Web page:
Money Quote -
".. input data about physical stresses on a structure, as well as design constraints such as size, overall shape, and the need to let in light into certain areas of a building. Based on this information, the software applies algorithms to specify how the material properties need to change throughout a structure.
A load-bearing wall could be printed in elaborate patterns that correspond to the stresses it will experience from the load it supports from wind or earthquakes, for instance.
In non-load bearing areas, it could also be possible to print concrete that's so porous that light can penetrate, or to mix the concrete gradually with transparent materials."
Top marks to Neri Oxman for using ideas that Nature has developed and replicating it to produce more sustainable and structurally efficient buildings. I've been thinking along the same lines as she has - a polymer extruding head attached to a Dshape or other could go a long way to increasing the tensile strength...honeycomb patterns, voronoi structures or the like could be incorporated easily.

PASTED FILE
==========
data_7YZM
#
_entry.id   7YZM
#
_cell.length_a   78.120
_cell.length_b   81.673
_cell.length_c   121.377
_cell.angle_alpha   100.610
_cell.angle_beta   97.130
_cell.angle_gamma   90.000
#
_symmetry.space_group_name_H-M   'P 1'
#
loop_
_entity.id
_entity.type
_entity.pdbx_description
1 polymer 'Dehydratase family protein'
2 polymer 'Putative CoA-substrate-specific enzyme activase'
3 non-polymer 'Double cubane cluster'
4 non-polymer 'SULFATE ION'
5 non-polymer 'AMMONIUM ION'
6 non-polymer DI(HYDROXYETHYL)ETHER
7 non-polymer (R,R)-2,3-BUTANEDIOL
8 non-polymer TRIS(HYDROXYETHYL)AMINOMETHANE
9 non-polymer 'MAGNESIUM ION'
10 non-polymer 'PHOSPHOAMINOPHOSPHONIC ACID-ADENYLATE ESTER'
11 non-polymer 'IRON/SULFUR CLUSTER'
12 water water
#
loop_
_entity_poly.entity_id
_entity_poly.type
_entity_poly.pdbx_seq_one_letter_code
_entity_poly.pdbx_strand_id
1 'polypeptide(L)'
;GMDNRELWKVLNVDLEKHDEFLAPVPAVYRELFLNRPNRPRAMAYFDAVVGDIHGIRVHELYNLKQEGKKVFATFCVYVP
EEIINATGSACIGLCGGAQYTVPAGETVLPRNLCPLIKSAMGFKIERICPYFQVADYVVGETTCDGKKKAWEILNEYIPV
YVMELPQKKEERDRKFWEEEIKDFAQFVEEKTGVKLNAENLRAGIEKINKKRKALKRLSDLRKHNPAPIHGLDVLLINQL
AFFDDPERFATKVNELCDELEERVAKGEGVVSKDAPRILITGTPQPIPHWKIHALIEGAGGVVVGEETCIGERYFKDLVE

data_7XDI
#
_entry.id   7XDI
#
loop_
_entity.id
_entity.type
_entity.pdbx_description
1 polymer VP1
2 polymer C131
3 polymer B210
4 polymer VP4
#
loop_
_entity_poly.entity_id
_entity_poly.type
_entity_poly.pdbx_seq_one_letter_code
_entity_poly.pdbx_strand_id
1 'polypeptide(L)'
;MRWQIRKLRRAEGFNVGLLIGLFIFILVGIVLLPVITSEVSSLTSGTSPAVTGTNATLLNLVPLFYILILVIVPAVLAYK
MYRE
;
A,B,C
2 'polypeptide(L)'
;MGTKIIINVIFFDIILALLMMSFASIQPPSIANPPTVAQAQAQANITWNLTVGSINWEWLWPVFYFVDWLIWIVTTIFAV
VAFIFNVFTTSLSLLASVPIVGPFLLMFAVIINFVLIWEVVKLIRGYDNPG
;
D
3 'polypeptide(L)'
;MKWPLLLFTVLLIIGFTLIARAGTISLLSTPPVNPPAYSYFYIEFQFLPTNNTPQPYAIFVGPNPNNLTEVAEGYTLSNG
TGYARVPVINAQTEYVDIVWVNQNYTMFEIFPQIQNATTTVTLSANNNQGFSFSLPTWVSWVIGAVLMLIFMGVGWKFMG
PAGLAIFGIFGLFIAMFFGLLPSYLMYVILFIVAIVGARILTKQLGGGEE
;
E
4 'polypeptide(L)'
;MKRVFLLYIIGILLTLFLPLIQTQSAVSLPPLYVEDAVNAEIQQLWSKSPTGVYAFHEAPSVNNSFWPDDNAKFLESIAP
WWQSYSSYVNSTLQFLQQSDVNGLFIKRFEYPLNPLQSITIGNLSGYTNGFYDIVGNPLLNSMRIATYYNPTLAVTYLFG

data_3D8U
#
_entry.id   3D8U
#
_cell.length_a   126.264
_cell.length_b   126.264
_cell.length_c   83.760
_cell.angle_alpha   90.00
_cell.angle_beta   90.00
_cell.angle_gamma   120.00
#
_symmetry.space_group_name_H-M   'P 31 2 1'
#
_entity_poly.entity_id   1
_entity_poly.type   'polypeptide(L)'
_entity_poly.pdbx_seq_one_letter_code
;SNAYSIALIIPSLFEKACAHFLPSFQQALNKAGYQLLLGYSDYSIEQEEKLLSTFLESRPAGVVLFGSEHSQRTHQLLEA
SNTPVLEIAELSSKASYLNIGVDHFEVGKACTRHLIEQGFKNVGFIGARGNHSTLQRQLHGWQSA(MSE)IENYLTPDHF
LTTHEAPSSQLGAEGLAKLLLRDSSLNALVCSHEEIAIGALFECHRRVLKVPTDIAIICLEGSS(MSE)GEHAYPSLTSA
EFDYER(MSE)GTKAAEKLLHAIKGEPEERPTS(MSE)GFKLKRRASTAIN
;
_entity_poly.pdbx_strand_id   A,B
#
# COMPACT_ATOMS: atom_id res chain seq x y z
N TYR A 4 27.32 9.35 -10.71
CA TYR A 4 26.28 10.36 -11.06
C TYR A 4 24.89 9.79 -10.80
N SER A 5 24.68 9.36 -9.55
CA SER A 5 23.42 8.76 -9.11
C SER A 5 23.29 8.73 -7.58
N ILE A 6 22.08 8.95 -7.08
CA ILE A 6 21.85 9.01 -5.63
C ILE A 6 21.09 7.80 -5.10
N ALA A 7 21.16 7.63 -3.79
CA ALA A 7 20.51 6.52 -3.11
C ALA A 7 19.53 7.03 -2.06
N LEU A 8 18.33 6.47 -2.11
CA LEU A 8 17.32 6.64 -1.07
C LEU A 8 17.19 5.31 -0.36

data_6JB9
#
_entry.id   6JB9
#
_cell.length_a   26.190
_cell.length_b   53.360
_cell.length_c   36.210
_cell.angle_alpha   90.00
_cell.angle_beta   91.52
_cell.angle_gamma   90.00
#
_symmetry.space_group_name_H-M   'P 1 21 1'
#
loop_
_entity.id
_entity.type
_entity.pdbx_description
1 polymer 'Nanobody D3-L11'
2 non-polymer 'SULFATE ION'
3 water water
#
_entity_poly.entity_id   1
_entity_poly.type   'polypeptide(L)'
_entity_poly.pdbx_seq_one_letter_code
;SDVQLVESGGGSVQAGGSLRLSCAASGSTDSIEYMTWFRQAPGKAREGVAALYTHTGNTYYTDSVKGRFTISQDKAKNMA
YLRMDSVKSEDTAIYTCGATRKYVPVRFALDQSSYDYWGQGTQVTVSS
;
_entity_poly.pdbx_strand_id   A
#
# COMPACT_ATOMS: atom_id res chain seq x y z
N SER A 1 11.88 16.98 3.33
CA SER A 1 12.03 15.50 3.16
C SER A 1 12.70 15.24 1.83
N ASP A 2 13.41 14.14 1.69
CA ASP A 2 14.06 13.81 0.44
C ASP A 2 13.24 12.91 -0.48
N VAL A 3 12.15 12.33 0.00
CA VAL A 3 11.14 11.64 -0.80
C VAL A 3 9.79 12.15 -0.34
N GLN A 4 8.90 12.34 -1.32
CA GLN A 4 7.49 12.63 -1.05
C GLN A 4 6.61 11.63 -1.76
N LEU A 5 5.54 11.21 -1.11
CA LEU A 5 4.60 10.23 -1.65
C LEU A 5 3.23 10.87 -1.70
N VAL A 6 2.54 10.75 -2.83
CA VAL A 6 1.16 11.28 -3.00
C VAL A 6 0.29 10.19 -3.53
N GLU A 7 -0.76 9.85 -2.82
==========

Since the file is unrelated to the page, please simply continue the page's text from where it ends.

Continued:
Re: The Original MIT article - they cite Behrokh Khoshnevis' printer, the Contour Printer....and not the Dshape.... Never a fan of his design compared to the Dshape - the potential to create freeform architecture is limited by its 'additive' design....Khoshnevis's feet are firmly encased in concrete and construction....nothing artistic can be created. I think next blog post Ill do a nice 'pros n cons' of the two.